• Requirements for cells used in cell culture Commonly used cell lines Property Examples Efficient expression of foreign genes Transcription and post -transcriptional process; Cell Line Cell Type Application Comment Protein synthesis; Secretion BHK (baby hamster kidney) Fibroblast Vaccine production Anchorage dependent, can be induced to suspension COS (African green monkey kidney) Fibroblast Transient expression of Contain a mutant of SV40 virus Post-translational modifications e.g. protein folding; glycosylation, phosphorylation recombinant genes Stability of transgene expression Genotypic (chromosomal stability) L (Mouse connective tissue) Fibroblast Tumour cell line Phenotypic (CpG methylation, chromosome structure alterations) 3T3 (Mouse connective tissue) Fibroblast Develop culture technique Vigorous growth in suspension; WI-38 (human embryonic lung) Fibroblast Human vaccine Finite life-span, “normal” cells Absence of adventitious agents Viruses; Mycoplasms Vero Fibroblast Human vaccine Established cell line capable of continuous growth but Cultivation requirements Serum Growth factors, stabilizing proteins with normal diploid charact. Fermentation properties Growth to high cell densities Resistance to shear forces CHO (chinese hamster ovary) Epithelial Genetic engineering Attach to surface if available, will grow in suspension HeLa (Human cervical carcinoma) Epithelial Fast growing human cancer cell isolated in the 1950's Aeration processes Production of toxic compounds (e.g. lactic acid) MPC-11 (Mouse myeloma) Lymphoblast immunoglobulin Derived from mouse tumor Production under fermentation High production at high cell density Namalwa (human lymphoma) Lymphoblast a-interferon Derived from burkitt's lymphoma patient conditions Reduced cell growth NB41A3 (Mouse Neuroblastoma) Neuronal Tumour cells have nerve cell characteristics including Protein requirements in medium response to nerve growth factor Cell Growth Fast growth at low cell density BW5147 (Murine thymus) Reduced growth at high cell density Mammalian Cell Biotechnology in Protein Production, H. Hauser, 1996 Cell Metabolism Culture Techniques • Culture containers - T-flask, multiwell, bioreactor • Culture media - BME, BMEM, DMEM, GMEM, Han’s F-12, CHO • CO2 incubator - 5-10%, pH 6.9-7.4, 37oC − CO2 + H 2O ↔ H 2CO3 ↔ H + + HCO3 basic acidic • Sterilization - Filtration • Liquid N2 storage 4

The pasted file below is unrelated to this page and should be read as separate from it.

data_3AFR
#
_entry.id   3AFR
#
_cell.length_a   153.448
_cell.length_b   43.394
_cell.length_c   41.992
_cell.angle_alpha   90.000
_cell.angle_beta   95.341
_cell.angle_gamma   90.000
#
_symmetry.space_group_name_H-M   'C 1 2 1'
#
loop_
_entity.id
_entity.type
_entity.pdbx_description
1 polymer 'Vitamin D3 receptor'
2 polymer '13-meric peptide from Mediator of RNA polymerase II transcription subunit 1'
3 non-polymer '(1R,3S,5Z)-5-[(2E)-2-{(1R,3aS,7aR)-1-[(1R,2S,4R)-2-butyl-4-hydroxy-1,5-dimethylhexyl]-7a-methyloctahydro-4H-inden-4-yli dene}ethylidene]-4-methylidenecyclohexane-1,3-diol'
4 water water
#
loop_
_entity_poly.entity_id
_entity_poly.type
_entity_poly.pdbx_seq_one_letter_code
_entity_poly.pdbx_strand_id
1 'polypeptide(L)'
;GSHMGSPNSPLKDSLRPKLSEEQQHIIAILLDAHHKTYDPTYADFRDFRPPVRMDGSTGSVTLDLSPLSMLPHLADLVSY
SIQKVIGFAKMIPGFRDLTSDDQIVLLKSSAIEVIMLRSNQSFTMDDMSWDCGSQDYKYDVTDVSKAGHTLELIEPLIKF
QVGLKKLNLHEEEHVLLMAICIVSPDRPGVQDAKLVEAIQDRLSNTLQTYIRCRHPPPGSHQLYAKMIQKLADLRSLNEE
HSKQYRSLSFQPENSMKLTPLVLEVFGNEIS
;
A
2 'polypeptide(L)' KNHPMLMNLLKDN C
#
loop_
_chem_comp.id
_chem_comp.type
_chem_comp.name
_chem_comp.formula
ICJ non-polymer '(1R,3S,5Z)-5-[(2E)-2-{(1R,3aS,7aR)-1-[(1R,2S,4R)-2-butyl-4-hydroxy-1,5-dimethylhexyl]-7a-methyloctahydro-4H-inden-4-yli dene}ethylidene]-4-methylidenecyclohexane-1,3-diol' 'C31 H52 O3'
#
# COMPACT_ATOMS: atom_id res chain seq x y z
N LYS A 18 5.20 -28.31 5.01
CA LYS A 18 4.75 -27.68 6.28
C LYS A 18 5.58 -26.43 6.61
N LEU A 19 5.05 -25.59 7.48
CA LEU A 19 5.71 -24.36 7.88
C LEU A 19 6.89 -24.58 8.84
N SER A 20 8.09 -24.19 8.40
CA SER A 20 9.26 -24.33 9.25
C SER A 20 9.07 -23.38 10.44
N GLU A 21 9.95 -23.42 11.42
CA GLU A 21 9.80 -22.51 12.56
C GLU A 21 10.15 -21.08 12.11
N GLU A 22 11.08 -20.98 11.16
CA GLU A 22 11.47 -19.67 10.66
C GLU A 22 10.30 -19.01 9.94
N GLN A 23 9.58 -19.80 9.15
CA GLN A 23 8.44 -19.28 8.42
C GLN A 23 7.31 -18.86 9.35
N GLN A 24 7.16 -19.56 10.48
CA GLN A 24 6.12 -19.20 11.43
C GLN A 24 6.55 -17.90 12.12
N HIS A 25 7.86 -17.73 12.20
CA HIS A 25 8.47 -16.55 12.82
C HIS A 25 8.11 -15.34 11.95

• Media Supplements Extracellular matrix (ECM) proteins • Serum • Carbohydrate – proteins (immunoglobulins, albumin, Energy source transferin, fetuin, fibronectin) – growth factors glucose (4-5g/L), fructose – Insulin (glucose uptake) • Amino acid (0.1-0.2 mM) – steroids protein precursors – Trace minerals (Fe, Cu, Zn, Se) – Growth inhibitors glutamine (2-4mM) • Alternative to serum(serum free) • Salts (Buffer): K, Mg, Ca – cell type specific e.g. insulin, isotonic, osmolarity 300 mOsm/l transferrin, ethanolamine, sodium PBS, HEPES selenite • Vitamins (μM) and hormones • AntibioticsG (100 U/ml) inhibit G+ – Penicillin metabolic cofactors bacteria • Phenol red – streptomycin (50 mg/l) G+ & G- – amphotericin B (25mg/l) anti-fungi indicator, pH: 7.4 (red), – culture are easy to overgrow by bacteria 7.0 (orange), 6.5 (yellow) because of the difference in growth rates (typical doubling time: animal cell: 24 h, bacteria: 30min) Bioreactors for Culture in Bioreactor Systems Suspension or on Carriers for Animal Cell Cultures • Static flasks and roller bottles • Spinner flasks • Bioreactors (stirred, airlift, immobilized) Features for Wave Bioreactor: - Disposable Bioreactor Chamber. - Scalable to 500 liters. - Completely closed system. Operates without an incubator. - Easy to operate. 5
    • Microcarrier and Fibrous Support Matrix Porous microcarrier increases Non-woven fibers with large available surface areas for surface areas for cell anchorage-dependent cell attachment and growth growth 6